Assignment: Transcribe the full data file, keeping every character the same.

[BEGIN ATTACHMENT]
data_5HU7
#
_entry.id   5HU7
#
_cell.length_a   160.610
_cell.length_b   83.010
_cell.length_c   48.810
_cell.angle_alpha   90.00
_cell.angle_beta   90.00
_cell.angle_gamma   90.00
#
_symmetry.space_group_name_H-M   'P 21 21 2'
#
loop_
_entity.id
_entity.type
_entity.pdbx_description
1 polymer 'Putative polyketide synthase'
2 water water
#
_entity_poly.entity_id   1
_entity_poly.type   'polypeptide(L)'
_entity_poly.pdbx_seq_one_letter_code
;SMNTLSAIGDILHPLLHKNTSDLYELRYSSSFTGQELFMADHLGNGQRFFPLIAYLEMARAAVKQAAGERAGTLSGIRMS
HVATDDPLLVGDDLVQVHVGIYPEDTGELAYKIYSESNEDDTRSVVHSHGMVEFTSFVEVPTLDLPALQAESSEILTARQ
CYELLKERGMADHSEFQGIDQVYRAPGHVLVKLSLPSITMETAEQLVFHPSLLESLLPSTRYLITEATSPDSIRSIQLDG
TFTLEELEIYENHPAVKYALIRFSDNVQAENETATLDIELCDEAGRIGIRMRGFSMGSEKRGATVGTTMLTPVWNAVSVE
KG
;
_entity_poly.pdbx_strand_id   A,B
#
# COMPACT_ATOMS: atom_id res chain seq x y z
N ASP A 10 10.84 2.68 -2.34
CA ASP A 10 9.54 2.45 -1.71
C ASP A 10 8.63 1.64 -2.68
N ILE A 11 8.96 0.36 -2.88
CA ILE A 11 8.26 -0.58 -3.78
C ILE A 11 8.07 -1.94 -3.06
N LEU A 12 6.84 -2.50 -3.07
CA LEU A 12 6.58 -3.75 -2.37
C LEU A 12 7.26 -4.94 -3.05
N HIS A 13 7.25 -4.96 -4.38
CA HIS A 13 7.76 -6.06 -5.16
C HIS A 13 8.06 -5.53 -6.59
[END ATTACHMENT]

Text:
data_5HU7
#
_entry.id   5HU7
#
_cell.length_a   160.610
_cell.length_b   83.010
_cell.length_c   48.810
_cell.angle_alpha   90.00
_cell.angle_beta   90.00
_cell.angle_gamma   90.00
#
_symmetry.space_group_name_H-M   'P 21 21 2'
#
loop_
_entity.id
_entity.type
_entity.pdbx_description
1 polymer 'Putative polyketide synthase'
2 water water
#
_entity_poly.entity_id   1
_entity_poly.type   'polypeptide(L)'
_entity_poly.pdbx_seq_one_letter_code
;SMNTLSAIGDILHPLLHKNTSDLYELRYSSSFTGQELFMADHLGNGQRFFPLIAYLEMARAAVKQAAGERAGTLSGIRMS
HVATDDPLLVGDDLVQVHVGIYPEDTGELAYKIYSESNEDDTRSVVHSHGMVEFTSFVEVPTLDLPALQAESSEILTARQ
CYELLKERGMADHSEFQGIDQVYRAPGHVLVKLSLPSITMETAEQLVFHPSLLESLLPSTRYLITEATSPDSIRSIQLDG
TFTLEELEIYENHPAVKYALIRFSDNVQAENETATLDIELCDEAGRIGIRMRGFSMGSEKRGATVGTTMLTPVWNAVSVE
KG
;
_entity_poly.pdbx_strand_id   A,B
#
# COMPACT_ATOMS: atom_id res chain seq x y z
N ASP A 10 10.84 2.68 -2.34
CA ASP A 10 9.54 2.45 -1.71
C ASP A 10 8.63 1.64 -2.68
N ILE A 11 8.96 0.36 -2.88
CA ILE A 11 8.26 -0.58 -3.78
C ILE A 11 8.07 -1.94 -3.06
N LEU A 12 6.84 -2.50 -3.07
CA LEU A 12 6.58 -3.75 -2.37
C LEU A 12 7.26 -4.94 -3.05
N HIS A 13 7.25 -4.96 -4.38
CA HIS A 13 7.76 -6.06 -5.16
C HIS A 13 8.06 -5.53 -6.59